And Macaulay's just fine.

#32 papeetepatrick

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Posted 19 November 2008 - 05:55 PM

Genius doesn’t come with the mail...


And it crystalizes out of certain cultural contexts.

Balanchine was in an historically unique position to be able to draw on (and oppose to each other) two great resourses: 1) the still living works of Ivanov and Petipa which essentialized a whole history of ballet and 2) the hotbed of experimentation of the initial Soviet period, from Meyerhold and Tatlin to Vertov and Akhmatova. The Four T's and Agon come out of the latter and Symphony in C from the first.

In a way the rest of the twentieth century lived off the capital of the modernisms of the 1920's. Nothing came later that hadn't already been done already. Postwar Late Modernism is really self conscious High Modernism (this is how Frederic Jameson puts it).

It was difficult to write a sonata after Beethoven had written the form upwards, sideways and down, and as difficult to write a ballet after Balanchine. Wheeldon is a bit like Stravinsky (about whom Prokofiev said only rented his musical ideas) quoting wildly from here and there, especially in the Golden Hour that ends on a 4 T's note, having moved through Somnabula and Violin Concerto along the way.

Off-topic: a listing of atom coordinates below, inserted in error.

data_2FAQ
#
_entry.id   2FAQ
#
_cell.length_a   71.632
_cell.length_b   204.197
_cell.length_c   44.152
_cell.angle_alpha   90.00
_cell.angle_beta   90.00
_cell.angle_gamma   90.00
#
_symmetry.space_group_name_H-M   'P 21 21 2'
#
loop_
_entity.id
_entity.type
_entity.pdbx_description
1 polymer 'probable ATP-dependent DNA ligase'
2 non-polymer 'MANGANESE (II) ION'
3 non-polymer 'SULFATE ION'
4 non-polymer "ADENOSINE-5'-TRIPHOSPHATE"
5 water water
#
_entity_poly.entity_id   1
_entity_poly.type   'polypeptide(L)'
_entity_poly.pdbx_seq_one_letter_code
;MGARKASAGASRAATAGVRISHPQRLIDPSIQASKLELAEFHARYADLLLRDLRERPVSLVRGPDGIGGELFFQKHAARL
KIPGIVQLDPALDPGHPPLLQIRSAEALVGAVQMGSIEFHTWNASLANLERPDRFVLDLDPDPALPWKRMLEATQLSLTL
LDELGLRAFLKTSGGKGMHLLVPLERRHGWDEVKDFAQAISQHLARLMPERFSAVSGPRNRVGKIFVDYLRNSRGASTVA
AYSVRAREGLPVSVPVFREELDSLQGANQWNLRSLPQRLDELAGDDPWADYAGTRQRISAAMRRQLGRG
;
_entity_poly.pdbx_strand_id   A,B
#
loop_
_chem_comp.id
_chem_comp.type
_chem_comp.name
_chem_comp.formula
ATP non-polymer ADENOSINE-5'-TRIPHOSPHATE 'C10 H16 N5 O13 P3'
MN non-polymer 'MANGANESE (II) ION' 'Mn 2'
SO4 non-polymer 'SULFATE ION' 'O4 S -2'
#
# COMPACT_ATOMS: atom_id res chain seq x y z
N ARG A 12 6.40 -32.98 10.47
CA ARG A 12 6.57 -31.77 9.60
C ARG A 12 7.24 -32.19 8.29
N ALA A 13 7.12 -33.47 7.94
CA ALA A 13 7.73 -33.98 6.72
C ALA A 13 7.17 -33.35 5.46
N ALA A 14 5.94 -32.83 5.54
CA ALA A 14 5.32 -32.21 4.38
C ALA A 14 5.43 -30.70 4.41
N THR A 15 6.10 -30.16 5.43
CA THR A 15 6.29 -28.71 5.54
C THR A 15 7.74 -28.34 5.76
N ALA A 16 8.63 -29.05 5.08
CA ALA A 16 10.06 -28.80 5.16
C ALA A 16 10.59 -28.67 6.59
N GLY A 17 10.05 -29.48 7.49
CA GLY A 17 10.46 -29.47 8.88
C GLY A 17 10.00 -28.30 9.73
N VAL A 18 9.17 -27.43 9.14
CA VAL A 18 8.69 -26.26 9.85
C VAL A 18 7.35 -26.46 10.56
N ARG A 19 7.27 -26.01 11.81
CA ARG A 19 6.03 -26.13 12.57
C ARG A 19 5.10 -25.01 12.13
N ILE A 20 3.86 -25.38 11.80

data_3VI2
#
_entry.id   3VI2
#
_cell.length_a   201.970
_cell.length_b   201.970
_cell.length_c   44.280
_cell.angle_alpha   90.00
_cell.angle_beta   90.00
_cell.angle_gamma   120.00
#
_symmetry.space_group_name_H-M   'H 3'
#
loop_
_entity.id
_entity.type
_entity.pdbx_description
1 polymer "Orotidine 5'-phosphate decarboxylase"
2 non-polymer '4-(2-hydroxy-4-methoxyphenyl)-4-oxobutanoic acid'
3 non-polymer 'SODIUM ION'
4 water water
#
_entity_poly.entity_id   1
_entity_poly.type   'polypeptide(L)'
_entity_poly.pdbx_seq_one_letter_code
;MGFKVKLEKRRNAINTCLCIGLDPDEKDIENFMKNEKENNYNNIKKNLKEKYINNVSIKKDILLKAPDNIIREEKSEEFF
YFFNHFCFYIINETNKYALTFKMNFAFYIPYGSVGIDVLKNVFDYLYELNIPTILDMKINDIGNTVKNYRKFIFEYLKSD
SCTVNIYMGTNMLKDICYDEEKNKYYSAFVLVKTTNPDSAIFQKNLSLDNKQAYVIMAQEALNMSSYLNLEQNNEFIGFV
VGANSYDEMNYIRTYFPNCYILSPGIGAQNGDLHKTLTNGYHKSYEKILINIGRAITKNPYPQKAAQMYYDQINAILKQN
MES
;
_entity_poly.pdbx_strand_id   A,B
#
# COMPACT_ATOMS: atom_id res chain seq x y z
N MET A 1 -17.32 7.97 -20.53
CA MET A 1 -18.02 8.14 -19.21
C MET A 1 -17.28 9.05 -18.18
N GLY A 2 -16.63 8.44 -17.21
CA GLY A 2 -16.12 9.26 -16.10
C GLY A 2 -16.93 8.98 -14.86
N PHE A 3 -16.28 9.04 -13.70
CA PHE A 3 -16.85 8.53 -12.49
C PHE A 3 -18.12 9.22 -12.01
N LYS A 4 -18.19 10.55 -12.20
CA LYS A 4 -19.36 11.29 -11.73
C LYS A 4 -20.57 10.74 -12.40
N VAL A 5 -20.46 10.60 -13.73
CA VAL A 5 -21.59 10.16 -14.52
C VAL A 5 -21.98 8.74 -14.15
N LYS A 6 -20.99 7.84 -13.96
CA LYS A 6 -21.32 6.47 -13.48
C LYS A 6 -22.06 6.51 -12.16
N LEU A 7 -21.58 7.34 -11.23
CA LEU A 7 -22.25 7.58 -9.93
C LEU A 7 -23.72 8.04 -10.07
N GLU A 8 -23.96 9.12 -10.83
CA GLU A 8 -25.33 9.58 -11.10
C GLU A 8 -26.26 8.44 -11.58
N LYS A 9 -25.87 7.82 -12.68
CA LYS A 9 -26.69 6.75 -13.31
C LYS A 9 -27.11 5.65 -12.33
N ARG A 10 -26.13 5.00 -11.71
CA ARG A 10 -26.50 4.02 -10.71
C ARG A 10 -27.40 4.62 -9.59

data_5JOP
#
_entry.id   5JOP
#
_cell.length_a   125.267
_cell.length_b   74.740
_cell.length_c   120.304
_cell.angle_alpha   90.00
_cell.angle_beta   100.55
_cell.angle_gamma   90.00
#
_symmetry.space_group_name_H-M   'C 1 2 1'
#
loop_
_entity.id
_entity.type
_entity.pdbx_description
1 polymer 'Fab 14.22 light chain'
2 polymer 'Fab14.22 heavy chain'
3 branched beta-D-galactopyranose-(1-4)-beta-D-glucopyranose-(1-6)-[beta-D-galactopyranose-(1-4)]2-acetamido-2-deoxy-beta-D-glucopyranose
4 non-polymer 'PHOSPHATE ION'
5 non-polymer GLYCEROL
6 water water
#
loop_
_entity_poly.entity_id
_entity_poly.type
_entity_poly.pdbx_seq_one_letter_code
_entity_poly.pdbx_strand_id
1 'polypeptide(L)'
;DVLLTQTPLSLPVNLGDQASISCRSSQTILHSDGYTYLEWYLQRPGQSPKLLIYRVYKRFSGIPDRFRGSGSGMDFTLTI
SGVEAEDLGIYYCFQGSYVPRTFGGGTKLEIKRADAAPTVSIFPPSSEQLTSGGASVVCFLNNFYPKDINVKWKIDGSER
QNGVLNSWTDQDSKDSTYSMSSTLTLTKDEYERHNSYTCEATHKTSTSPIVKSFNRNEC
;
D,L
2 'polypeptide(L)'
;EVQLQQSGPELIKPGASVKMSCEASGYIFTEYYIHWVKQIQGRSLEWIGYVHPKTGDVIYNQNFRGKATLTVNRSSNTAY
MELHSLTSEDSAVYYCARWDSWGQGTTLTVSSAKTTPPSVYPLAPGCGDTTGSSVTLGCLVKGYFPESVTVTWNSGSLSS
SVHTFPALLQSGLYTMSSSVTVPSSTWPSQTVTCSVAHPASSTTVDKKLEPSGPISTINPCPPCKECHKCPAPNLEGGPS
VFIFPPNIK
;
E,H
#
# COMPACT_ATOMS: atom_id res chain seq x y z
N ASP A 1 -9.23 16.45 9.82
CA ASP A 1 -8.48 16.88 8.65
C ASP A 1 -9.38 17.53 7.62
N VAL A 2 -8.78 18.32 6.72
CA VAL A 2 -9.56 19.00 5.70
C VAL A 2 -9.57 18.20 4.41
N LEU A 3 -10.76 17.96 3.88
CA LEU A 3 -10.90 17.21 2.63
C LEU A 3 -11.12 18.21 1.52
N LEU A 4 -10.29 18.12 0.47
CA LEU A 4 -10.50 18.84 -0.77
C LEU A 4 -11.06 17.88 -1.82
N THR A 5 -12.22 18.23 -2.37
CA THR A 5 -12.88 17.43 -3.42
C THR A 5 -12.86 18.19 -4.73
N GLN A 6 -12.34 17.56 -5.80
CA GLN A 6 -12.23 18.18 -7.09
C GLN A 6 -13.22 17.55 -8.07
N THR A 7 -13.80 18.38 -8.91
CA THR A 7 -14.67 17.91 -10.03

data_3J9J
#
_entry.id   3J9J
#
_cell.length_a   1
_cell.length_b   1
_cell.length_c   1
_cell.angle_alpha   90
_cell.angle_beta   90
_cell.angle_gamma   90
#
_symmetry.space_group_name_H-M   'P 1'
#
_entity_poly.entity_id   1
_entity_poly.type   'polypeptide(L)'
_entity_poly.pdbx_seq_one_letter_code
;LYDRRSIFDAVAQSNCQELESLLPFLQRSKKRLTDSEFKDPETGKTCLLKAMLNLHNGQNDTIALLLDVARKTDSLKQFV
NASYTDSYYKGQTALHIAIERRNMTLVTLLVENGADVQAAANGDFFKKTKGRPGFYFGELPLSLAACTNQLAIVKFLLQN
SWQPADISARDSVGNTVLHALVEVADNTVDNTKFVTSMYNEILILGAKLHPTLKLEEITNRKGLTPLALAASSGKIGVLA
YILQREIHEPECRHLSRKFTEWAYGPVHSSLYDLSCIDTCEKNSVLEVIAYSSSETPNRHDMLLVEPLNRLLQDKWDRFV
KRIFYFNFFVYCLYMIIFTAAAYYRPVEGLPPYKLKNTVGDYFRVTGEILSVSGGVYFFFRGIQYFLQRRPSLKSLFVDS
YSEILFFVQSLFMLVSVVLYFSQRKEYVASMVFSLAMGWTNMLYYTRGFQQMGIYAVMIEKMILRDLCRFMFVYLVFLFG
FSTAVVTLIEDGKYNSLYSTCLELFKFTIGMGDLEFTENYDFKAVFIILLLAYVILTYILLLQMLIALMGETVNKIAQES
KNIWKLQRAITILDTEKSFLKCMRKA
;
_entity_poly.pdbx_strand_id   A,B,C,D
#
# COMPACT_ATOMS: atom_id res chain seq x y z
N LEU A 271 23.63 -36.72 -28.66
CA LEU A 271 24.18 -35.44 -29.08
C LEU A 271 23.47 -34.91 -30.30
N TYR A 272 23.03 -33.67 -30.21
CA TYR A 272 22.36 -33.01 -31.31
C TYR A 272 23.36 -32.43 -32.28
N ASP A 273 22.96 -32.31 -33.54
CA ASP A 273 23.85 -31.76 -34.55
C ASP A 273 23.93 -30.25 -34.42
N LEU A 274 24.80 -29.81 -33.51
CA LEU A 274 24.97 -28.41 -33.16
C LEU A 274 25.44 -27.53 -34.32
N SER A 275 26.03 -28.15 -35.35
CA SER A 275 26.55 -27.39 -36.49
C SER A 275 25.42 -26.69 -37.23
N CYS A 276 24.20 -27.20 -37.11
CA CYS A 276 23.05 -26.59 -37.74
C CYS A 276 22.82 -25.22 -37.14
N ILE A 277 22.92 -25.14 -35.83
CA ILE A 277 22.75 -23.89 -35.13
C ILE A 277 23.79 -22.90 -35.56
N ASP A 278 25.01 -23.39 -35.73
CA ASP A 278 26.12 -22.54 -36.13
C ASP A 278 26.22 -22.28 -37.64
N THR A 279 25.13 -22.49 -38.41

I agree with Carbro's "mile wide and inch deep" characterization of Wheeldon. Maybe he's also trying to cleanse the palate, doing a restricted twelve toney thing. But the cultural habitat that Wheeldon is working in isn't that great either. Genius comes neither with the mail nor out of the blue.

And Macaulay's just fine.


I can see why you like him.